Nasdaq 4000: Riding Torrent of Cash, Nasdaq Barrels Through Another Barrier

A 25% jump in millennium-driven Qualcomm pushes the tech index to a close of 4041.45 -- less than two months after it broke 3000.
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Back so soon? Yes,

Nasdaq

4000 is here.

Just six weeks ago, Wall Street was celebrating the Nasdaq's

breaching of the 3000 barrier according to its custom -- by counting its profits. Now, the Nasdaq Composite Index, riding a 25%

Qualcomm

(QCOM) - Get Report

lovefest, closed 69.34 higher Wednesday at 4041.45. The tech-soaked index is up more than 84% for the year, putting another milestone in the rearview mirror and adding yet another exclamation point to this yearlong, hair-raising tech-stock rally.

Along the way, the narrow rally that's been driving the Comp all year -- the one that, by all the old valuation standards, should have ended long ago -- has intensified to an almost hysterical pitch. Of the 393 Nasdaq stocks with market capitalizations over $2 billion, 155 have gained more than 20% in the past month.

You can round up the usual suspects: performance-crazed money managers engaging in year-end portfolio maintenance; retail investors and daytraders chasing higher and higher price targets; institutions for whom passing up the likes of

Yahoo!

(YHOO)

is simply no longer an option. Oh yeah, and there's

Microsoft

(MSFT) - Get Report

, the Nasdaq megacomponent that had been conspicuously flat since early April before catching wind this month -- to the tune of a 31% gain since Dec. 8.

Going With the Flow

Dash down some thoughts on our Nasdaq board

The bottom line is that money -- whether from tax-loss selling, via tech-concentrated mutual funds, or simply out of the piles of cash raised during the market's early fall selloff -- continues to flow into technology and Internet stocks at an absolutely torrid pace. And market observers are at a loss to say when it all will stop.

The Law of Accelerating Returns
The Nasdaq Composite, since inception, in 500-point intervals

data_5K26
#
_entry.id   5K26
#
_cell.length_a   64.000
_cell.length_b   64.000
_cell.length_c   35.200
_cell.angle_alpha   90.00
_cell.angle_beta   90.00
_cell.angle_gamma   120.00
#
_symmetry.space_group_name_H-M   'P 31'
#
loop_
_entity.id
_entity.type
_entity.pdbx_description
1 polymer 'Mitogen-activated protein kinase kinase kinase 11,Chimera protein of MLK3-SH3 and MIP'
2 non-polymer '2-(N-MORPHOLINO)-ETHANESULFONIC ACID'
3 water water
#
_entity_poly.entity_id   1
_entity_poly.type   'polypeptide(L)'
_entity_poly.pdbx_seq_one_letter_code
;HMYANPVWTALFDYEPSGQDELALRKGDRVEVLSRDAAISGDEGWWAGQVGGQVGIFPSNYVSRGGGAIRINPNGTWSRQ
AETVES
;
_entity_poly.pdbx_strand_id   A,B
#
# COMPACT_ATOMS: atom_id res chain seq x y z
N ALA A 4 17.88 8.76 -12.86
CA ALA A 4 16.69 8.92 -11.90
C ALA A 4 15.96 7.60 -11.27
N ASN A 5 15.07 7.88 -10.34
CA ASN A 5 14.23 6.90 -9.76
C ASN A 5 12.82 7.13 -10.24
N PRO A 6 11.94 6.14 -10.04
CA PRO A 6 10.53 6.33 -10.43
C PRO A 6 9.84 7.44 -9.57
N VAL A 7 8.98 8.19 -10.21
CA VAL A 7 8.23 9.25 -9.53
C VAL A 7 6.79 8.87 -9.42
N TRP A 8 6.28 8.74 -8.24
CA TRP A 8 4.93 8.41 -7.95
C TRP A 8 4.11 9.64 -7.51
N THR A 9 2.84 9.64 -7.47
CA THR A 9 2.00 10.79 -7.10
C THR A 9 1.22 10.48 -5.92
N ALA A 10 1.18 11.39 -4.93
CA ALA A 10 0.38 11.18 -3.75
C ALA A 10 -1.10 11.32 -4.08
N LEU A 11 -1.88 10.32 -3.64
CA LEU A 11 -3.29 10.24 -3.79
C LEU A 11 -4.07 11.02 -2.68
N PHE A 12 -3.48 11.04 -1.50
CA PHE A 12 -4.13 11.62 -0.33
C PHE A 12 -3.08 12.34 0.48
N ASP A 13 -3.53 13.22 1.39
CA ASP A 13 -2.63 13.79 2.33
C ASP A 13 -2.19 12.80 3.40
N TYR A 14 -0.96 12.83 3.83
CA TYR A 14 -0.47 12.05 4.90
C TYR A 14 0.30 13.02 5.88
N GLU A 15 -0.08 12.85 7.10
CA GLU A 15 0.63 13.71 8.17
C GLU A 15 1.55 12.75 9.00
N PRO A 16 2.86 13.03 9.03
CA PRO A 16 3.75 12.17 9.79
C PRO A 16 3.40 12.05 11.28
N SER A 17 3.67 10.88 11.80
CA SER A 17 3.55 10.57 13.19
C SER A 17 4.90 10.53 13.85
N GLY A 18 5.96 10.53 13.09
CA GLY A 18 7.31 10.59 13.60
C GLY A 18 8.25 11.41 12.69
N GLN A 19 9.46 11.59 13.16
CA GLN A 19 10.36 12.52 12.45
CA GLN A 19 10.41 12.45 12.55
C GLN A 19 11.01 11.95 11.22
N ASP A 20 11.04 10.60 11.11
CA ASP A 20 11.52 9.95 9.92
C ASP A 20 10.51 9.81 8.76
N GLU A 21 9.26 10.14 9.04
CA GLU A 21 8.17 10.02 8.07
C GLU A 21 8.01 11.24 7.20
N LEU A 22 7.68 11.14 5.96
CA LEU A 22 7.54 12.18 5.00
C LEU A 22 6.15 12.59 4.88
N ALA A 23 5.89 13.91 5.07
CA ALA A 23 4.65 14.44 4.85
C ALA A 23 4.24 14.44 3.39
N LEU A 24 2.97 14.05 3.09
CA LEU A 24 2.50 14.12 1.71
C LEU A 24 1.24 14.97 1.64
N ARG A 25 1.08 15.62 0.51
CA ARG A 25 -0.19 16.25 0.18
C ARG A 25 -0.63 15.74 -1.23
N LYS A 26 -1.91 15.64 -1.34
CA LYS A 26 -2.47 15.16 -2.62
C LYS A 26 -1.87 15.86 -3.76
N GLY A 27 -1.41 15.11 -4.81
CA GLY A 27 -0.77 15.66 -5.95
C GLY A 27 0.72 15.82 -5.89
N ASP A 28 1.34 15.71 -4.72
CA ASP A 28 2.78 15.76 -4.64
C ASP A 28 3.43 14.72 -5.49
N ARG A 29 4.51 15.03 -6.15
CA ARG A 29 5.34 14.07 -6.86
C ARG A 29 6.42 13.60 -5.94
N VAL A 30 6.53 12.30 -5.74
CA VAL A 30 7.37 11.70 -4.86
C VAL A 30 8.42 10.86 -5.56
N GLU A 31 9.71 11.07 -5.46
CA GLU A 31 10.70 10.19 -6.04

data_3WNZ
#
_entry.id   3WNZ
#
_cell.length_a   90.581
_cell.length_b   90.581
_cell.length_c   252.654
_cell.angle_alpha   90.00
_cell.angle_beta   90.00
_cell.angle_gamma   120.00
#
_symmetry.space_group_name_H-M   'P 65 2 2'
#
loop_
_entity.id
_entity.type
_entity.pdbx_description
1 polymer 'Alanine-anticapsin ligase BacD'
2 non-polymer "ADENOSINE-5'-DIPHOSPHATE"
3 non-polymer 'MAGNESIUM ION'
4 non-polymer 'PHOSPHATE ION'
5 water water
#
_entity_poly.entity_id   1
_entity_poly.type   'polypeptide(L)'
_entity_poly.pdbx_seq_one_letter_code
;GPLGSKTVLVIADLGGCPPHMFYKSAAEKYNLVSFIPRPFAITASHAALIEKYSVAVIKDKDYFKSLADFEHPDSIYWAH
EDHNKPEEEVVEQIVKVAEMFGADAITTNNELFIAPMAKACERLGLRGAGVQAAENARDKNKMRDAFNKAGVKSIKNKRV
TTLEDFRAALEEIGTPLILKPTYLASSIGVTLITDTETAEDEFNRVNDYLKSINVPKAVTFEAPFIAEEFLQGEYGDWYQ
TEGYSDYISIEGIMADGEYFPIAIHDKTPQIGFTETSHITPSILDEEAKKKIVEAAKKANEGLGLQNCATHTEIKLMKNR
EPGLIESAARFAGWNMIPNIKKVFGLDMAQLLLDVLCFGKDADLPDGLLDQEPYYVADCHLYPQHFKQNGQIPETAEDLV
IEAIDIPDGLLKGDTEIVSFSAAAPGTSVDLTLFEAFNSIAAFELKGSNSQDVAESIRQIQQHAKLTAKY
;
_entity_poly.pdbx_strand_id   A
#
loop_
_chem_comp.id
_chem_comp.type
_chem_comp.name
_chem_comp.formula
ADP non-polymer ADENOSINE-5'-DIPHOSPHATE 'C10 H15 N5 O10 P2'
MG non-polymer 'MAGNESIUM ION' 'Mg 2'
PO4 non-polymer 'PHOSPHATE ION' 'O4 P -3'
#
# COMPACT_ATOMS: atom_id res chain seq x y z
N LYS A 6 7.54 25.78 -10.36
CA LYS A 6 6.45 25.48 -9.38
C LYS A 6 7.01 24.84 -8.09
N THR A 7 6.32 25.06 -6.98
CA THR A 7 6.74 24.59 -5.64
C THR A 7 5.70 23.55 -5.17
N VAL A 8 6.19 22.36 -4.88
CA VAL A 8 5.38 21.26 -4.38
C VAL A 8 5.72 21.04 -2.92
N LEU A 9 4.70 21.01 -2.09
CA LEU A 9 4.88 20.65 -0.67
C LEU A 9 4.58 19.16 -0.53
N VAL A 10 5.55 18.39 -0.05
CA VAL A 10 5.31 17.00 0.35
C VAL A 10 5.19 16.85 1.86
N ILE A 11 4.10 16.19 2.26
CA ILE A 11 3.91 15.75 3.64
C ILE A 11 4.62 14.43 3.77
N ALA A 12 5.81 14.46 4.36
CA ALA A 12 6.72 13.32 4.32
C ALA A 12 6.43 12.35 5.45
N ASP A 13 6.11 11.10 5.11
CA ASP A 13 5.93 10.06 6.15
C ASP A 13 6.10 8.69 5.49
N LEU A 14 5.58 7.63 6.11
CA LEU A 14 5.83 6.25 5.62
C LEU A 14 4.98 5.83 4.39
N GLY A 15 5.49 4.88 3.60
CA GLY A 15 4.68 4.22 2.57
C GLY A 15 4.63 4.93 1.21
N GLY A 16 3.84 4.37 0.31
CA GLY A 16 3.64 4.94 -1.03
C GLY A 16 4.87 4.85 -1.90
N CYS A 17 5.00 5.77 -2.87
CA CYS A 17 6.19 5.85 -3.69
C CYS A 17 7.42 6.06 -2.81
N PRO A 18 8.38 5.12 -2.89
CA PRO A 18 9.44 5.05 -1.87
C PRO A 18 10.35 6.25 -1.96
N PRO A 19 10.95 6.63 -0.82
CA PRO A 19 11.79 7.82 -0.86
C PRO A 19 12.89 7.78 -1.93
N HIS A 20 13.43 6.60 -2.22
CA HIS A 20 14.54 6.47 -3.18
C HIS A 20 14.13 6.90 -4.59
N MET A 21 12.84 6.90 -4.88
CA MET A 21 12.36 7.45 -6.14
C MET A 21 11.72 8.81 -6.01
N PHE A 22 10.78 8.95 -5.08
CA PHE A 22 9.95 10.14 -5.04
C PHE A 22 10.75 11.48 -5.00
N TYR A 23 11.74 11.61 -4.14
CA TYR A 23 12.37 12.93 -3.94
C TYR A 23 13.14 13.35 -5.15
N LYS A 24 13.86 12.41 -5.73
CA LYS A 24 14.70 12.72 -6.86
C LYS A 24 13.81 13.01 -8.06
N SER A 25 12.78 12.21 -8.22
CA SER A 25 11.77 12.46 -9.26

Note: Index started at 100 on Feb. 8, 1971. Source: Nasdaq

"I don't know what to make of it in a larger context because there is no larger context to fix it within," said John Bollinger, president of

Equity Trader.com

, and a guy who considers himself a pretty good student of market history. "I look back at the past manias -- whether the bowling stocks of the early '60s, the tech stocks of the 1970s or the airlines of 1990 --

and rarely has such a move been mounted without some support from the broader market."

Bollinger's just one of a growing number of people on Wall Street worried about how narrow the technology rally has been, and how long it's persisted. If, when the momentum element of the Nasdaq's uptrend first became clearly apparent early last month, some were concerned, now they're downright confused.

"I'm totally baffled by this market," admits Stanley Nabi, chief investment officer at

DLJ Investment Management

. "Everybody's chasing the same dozen stocks. I've never seen it this bad, and I've been in the business for 46 years."

Not everyone is as ready to call that rally a "mania," as Bollinger and Nabi are; those who do usually aren't as fully invested as they would like to have been in retrospect. At any rate, you don't need to be a lithium bull to understand the argument that technology stocks boast the highest growth rates, which alone can justify premium valuations.

Pricing Perfection

"The sector's fundamental health is as impressive as any I've seen in years," says Charles Crane, chief market strategist at

Key Asset Management

. "But even a solid foundation can't support a thousand-story building. How far into the future are these stocks pricing perfection?"

No one knows the answer to that question, largely because investors have been too busy throwing money at entire sectors to have spent much time thinking about it. It doesn't usually pay to get the numbers exactly right, particularly with Internet stocks. If you can find a Net company that could dominate its market space one day the way Microsoft currently does its own, what does it matter what you spent?

It's unclear yet when the market will get the answer to that question. With fund flows expected to continue strong into January, tech momentum doesn't look ready to ease. A 25-basis-point tightening at the

Fed's

meeting on Feb. 2, accompanied by an aggressively hawkish statement, may stem the tide. Disappointing holiday sales may knock the wind out of the leading e-tailing stocks. Perhaps we'll have to wait as long as April, when first-quarter earnings reports start flooding in, to separate the wheat from the chaff.

Some would like to see the tech and Net bellwethers get a helping of comeuppance. Nearly everyone agrees that some broadening of the market would be healthy. But momentum trends rarely broaden quietly, and a domino effect could cause a lot of pain in the market's more leveraged investors.

"All you need are a few of these stocks collapsing," Nabi says. "People don't have margin accounts on low P/E stocks because the profit isn't going to compensate them. All this debt is toward the speculative, high P/E stocks. These stocks can go down 30% to 40% overnight on a slight disappointment in revenues. Margin calls are going to be horrendous."

Happy New Year.